Group aims to stamp out cowboy ventilation operators

Related tags Tobacco smoking Smoking Atmosphere

The Air Cleaner Manufacturers' Association (ACMA) is hoping to stamp out cowboy operators within its industry with the launch of a new...

The Air Cleaner Manufacturers' Association (ACMA) is hoping to stamp out cowboy operators within its industry with the launch of a new initiative.

Concern had been growing that an increasing number of licensees were falling prey to rogue air cleaner companies who were selling them poor standard equipment at an over-inflated price.

But a new certification initiative will see all equipment made by members of ACMA independently tested and then stamped with a logo so that publicans can see it meets the required standards.

A rash of cowboy operators sprung up following the introduction of the industry's charter on smoking, which recommends the use of signage with no-smoking areas and ventilation where possible.

The charter prompted many pubs to look at improving their atmosphere through the use of ventilation and air cleaners but a lack of knowledge about the sector left some out of pocket.

Now ACMA members' products will be independently tested by the BSRIA testing house before they are approved for use in pubs.

ACMA chairman Ian Hegley said: "Our members have invested in independent certification so that customers can buy with confidence. We hope to put an end to the white van trade part of the market."

Nick Bish, chairman of the trade's charter group, said: "Licensees entering into contracts with manufacturers in the past have been overwhelmed by the technology involved in this sector.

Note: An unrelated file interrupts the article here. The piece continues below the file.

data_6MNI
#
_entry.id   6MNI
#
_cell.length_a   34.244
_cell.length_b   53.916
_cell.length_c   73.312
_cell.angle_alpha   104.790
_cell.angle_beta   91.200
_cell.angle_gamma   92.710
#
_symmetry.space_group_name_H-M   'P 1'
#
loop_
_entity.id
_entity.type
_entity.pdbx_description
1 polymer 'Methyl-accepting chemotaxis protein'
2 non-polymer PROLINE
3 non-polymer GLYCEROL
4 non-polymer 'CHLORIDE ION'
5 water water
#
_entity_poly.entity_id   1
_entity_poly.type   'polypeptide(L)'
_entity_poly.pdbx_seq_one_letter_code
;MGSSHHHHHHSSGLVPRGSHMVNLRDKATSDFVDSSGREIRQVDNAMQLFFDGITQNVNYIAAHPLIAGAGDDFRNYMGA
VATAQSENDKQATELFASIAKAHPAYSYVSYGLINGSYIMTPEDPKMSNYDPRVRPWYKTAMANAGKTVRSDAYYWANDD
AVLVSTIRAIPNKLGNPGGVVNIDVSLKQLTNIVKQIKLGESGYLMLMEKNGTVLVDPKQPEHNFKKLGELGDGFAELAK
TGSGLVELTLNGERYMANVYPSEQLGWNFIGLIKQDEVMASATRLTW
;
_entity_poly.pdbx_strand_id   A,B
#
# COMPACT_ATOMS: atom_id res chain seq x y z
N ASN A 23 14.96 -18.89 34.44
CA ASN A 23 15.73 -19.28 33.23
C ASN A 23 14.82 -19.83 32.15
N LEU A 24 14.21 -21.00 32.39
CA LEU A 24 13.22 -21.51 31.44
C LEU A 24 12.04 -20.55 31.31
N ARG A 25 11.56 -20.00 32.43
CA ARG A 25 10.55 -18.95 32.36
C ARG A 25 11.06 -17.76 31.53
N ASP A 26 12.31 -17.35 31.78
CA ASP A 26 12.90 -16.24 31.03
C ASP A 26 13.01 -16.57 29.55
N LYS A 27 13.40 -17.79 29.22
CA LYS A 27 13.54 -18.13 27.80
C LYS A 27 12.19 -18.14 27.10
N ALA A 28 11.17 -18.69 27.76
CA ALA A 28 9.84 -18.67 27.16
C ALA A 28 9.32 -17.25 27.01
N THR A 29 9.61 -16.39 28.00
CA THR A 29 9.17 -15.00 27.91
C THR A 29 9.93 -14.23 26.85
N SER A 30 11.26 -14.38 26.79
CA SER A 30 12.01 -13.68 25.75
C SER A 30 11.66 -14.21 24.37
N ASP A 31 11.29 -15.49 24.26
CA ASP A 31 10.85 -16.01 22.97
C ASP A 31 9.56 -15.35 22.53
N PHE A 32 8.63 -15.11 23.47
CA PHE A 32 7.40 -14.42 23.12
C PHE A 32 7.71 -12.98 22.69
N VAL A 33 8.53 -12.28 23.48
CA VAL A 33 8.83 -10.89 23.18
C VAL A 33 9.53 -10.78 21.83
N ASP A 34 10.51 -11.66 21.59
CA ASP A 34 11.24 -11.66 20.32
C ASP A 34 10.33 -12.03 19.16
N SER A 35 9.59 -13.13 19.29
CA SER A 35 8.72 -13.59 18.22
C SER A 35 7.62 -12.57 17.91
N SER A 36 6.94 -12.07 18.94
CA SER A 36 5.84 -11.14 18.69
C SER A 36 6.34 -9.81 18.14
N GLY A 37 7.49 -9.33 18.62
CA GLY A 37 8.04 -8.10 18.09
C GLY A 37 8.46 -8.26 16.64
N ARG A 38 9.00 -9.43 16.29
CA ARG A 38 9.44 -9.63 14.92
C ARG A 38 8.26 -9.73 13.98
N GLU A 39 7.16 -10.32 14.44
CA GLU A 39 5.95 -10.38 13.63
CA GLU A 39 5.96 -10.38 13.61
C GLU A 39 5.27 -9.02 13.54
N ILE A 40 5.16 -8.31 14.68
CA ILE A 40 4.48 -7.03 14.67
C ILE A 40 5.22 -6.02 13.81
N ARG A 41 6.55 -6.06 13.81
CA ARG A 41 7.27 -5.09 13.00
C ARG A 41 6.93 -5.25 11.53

"This professional approach is to be welcomed and will offer licensees reassurance."

Although he added that publicans should still bear in mind that air cleaners are only part of the solution and are not essential in all outlets.

They are most useful in corners or backrooms where airflow is slow and smoke can collect.

The new certification scheme covers the particle removal rate (how effective the equipment is at removing tobacco smoke), the airflow rate and the noise the machine makes.

Mr Hegley added: "If you are going to invest in cleaning up your air, you've got to understand what you are buying."

The distinctive ACMA and BSRIA logos are likely to become a familiar sight in pubs clubs and restaurants over the coming months.

The trade has agreed a target of 50 per cent charter compliance by 2003 with 35 per cent of these pubs using best practice by offering no-smoking areas and ventilation.

Oliver Griffiths, spokesman for the Atmosphere Improves Results initiative, said: "This is obviously good news in that if someone buys an air cleaner they now have some sort of guarantee that it is going to do what it says it does."

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